Under 16s in Wales could be banned from buying tea and coffee as part of options being considered in an effort to make young people healthier and stop rising obesity rates.
There are concerns that the rising consumption of high-caffeine energy drinks is affecting students' educations.Now, the Welsh Government has confirmed that the consultation on the proposal to end sales of energy drinks to children also asks whether the plan "should be widened to consider other drinks typically high in caffeine such as tea and coffee".
Under current rules all drinks except tea and coffee which contain more than 150mg of caffeine must carry a warning.
Some energy drinks have 21 teaspoons of sugar and the same caffeine level as three cups of coffee.
Research shows that children who drink at least one energy drink per week are more likely to report symptoms such as headaches, sleep and stomach problems, as well as low mood and irritability.
There is also evidence to link regular energy drink consumption with low educational engagement.
Obesity in Wales: a snapshot
A consultation has now been launched by the Welsh Government which will also look at restricting the promotion of foods high in fat, sugar, or salt, ending free refills on sugary drinks, and expanding the publication of calories on menus.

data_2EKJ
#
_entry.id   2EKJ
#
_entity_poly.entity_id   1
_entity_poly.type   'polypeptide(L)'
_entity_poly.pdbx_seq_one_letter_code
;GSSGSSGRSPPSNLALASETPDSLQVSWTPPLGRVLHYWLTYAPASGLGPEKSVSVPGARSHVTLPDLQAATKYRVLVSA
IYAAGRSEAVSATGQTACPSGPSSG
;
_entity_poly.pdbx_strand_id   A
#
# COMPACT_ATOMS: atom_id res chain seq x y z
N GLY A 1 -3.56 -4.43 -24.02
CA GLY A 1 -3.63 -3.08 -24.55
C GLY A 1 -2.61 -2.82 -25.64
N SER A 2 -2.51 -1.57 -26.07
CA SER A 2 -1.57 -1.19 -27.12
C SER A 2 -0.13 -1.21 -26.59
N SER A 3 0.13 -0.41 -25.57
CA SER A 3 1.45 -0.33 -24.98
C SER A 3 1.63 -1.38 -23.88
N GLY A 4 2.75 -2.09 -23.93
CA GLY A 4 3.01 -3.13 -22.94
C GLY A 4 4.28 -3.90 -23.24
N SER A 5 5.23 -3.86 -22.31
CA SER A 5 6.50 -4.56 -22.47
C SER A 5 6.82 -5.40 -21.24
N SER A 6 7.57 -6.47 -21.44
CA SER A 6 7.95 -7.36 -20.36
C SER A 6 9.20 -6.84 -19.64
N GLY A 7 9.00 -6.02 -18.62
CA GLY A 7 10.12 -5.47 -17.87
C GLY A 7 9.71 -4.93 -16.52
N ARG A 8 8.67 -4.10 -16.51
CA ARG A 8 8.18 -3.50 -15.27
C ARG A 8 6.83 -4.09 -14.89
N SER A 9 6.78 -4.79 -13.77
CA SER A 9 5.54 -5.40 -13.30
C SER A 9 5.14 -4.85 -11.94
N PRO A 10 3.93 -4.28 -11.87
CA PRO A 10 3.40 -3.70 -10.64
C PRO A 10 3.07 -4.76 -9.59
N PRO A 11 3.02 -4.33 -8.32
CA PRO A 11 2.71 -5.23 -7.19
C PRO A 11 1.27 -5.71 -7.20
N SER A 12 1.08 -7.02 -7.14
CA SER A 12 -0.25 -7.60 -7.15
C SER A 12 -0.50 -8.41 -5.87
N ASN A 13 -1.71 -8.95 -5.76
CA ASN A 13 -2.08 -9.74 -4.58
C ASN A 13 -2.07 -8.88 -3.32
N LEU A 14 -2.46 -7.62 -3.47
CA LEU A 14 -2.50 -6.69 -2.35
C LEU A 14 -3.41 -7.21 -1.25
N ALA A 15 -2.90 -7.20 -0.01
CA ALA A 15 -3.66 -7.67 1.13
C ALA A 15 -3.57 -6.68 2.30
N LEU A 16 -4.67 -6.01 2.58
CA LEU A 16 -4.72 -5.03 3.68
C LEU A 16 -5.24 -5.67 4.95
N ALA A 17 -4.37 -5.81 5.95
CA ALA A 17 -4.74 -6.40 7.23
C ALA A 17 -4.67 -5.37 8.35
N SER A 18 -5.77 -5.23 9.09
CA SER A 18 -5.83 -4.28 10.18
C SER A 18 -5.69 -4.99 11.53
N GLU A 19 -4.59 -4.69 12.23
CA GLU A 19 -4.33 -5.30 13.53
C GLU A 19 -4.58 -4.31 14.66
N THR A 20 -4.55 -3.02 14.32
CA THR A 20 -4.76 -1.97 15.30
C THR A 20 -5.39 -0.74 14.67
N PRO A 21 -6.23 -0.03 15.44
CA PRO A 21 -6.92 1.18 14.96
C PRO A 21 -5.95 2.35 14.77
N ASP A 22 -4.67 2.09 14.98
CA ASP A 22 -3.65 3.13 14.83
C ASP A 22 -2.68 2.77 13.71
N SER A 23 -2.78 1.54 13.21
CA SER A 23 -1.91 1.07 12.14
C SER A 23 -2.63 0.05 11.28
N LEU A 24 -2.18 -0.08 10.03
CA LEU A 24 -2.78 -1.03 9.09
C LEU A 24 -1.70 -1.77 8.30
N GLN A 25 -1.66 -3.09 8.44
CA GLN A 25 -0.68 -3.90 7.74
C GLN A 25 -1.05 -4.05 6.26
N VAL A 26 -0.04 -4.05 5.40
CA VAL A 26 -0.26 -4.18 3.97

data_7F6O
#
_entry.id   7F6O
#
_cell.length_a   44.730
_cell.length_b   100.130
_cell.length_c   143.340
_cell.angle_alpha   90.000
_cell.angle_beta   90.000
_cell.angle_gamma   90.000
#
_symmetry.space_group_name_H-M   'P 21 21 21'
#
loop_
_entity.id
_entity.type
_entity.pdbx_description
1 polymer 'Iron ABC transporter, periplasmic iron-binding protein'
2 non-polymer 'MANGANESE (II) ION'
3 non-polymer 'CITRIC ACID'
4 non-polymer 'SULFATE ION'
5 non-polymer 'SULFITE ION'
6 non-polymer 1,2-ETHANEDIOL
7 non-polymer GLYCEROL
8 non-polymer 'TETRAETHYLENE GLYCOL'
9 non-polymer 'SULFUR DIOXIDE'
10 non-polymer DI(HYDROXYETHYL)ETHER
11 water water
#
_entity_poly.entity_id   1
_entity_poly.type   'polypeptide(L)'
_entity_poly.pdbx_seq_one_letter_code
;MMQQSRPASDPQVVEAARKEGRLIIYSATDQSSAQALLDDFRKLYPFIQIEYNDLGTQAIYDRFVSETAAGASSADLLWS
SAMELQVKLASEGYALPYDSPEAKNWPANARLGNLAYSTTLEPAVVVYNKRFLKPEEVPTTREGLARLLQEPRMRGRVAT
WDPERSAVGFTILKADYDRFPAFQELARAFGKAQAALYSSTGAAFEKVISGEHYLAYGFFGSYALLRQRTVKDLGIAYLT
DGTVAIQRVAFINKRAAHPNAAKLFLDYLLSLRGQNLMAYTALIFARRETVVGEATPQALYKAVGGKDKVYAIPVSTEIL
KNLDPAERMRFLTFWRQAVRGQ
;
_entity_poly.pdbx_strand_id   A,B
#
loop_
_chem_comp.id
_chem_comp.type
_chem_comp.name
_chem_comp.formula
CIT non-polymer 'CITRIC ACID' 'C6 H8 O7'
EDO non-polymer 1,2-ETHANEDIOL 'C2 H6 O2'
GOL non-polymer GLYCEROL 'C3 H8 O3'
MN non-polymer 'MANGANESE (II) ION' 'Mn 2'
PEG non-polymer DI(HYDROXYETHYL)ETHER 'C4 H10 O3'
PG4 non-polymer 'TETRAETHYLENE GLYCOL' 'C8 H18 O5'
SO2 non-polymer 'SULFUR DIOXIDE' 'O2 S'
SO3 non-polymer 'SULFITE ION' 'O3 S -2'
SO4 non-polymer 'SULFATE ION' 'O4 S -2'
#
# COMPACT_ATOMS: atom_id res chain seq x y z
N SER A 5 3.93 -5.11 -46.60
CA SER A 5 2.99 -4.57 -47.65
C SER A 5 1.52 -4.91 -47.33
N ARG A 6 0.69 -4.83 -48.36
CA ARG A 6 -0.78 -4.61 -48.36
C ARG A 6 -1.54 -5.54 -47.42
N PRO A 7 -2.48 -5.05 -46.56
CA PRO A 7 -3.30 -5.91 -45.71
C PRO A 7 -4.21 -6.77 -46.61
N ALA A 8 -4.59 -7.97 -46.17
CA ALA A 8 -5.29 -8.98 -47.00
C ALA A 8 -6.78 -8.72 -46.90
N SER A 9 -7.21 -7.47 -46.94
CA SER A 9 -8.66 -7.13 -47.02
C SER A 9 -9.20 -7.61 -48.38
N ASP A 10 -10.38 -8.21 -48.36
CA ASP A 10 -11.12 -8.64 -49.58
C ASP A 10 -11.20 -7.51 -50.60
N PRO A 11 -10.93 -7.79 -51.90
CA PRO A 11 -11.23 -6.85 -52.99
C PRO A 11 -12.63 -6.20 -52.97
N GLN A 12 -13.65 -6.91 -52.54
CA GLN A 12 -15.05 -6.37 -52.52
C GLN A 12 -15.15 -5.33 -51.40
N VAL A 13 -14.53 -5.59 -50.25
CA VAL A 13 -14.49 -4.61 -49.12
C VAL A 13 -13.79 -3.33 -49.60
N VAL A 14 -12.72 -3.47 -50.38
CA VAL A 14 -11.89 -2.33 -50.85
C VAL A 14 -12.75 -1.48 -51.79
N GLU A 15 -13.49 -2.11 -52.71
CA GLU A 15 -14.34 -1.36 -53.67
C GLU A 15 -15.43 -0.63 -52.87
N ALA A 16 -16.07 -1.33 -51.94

One of the questions being asked is whether other drinks that have high caffeine levels could be included.
A Welsh Government spokesman said: “Under current labelling rules any drink other than tea or coffee that contains over 150mg of caffeine per litre requires a warning label: 'High caffeine content'.
"We propose to use this criteria to determine which drinks should be included in any action to end the sales of energy drinks to children.
"As part of our consultation we wish to consider if other drinks could be in scope, recognising the negative impact which high caffeine levels can have upon children’s health.”
Speaking on ITV's Lorraine show on Friday morning, resident GP Amir Kahn questioned the proposals of expanding the ban to coffee and tea.
Dr Kahn said: "There is no real evidence for long-term damage from caffeine in tea and coffee so let us be proportionate – a ban is probably not necessary."
The consultation will run until September 1, 2022.